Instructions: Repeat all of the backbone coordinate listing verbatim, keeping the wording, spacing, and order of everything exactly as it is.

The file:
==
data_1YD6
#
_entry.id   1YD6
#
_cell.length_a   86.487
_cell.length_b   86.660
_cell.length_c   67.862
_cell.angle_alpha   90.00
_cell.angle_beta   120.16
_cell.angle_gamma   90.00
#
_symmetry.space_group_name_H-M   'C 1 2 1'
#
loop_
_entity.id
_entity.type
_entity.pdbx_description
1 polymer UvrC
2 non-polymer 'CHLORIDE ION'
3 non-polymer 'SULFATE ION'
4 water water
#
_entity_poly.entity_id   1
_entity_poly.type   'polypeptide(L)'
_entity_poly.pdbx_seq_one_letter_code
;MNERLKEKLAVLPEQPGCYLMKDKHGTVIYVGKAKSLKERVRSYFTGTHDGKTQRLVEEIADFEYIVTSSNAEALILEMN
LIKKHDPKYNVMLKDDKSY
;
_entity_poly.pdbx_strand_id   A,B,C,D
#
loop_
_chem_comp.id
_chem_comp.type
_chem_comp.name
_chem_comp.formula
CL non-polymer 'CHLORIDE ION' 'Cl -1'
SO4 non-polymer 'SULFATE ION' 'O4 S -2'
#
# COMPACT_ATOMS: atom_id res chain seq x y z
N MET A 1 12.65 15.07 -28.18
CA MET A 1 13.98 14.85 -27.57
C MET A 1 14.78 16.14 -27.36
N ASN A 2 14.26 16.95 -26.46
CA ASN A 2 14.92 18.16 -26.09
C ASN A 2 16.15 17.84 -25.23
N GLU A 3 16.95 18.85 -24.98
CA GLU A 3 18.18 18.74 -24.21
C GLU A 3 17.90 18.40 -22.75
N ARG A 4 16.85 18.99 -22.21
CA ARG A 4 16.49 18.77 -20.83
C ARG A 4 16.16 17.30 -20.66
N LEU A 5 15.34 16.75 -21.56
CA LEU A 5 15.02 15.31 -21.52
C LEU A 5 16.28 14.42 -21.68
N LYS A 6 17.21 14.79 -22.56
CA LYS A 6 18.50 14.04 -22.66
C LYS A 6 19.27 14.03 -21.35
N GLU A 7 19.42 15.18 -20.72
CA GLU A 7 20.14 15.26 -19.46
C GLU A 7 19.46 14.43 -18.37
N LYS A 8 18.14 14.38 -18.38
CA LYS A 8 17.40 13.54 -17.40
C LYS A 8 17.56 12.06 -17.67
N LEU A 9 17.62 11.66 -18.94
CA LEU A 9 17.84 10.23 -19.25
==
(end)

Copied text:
data_1YD6
#
_entry.id   1YD6
#
_cell.length_a   86.487
_cell.length_b   86.660
_cell.length_c   67.862
_cell.angle_alpha   90.00
_cell.angle_beta   120.16
_cell.angle_gamma   90.00
#
_symmetry.space_group_name_H-M   'C 1 2 1'
#
loop_
_entity.id
_entity.type
_entity.pdbx_description
1 polymer UvrC
2 non-polymer 'CHLORIDE ION'
3 non-polymer 'SULFATE ION'
4 water water
#
_entity_poly.entity_id   1
_entity_poly.type   'polypeptide(L)'
_entity_poly.pdbx_seq_one_letter_code
;MNERLKEKLAVLPEQPGCYLMKDKHGTVIYVGKAKSLKERVRSYFTGTHDGKTQRLVEEIADFEYIVTSSNAEALILEMN
LIKKHDPKYNVMLKDDKSY
;
_entity_poly.pdbx_strand_id   A,B,C,D
#
loop_
_chem_comp.id
_chem_comp.type
_chem_comp.name
_chem_comp.formula
CL non-polymer 'CHLORIDE ION' 'Cl -1'
SO4 non-polymer 'SULFATE ION' 'O4 S -2'
#
# COMPACT_ATOMS: atom_id res chain seq x y z
N MET A 1 12.65 15.07 -28.18
CA MET A 1 13.98 14.85 -27.57
C MET A 1 14.78 16.14 -27.36
N ASN A 2 14.26 16.95 -26.46
CA ASN A 2 14.92 18.16 -26.09
C ASN A 2 16.15 17.84 -25.23
N GLU A 3 16.95 18.85 -24.98
CA GLU A 3 18.18 18.74 -24.21
C GLU A 3 17.90 18.40 -22.75
N ARG A 4 16.85 18.99 -22.21
CA ARG A 4 16.49 18.77 -20.83
C ARG A 4 16.16 17.30 -20.66
N LEU A 5 15.34 16.75 -21.56
CA LEU A 5 15.02 15.31 -21.52
C LEU A 5 16.28 14.42 -21.68
N LYS A 6 17.21 14.79 -22.56
CA LYS A 6 18.50 14.04 -22.66
C LYS A 6 19.27 14.03 -21.35
N GLU A 7 19.42 15.18 -20.72
CA GLU A 7 20.14 15.26 -19.46
C GLU A 7 19.46 14.43 -18.37
N LYS A 8 18.14 14.38 -18.38
CA LYS A 8 17.40 13.54 -17.40
C LYS A 8 17.56 12.06 -17.67
N LEU A 9 17.62 11.66 -18.94
CA LEU A 9 17.84 10.23 -19.25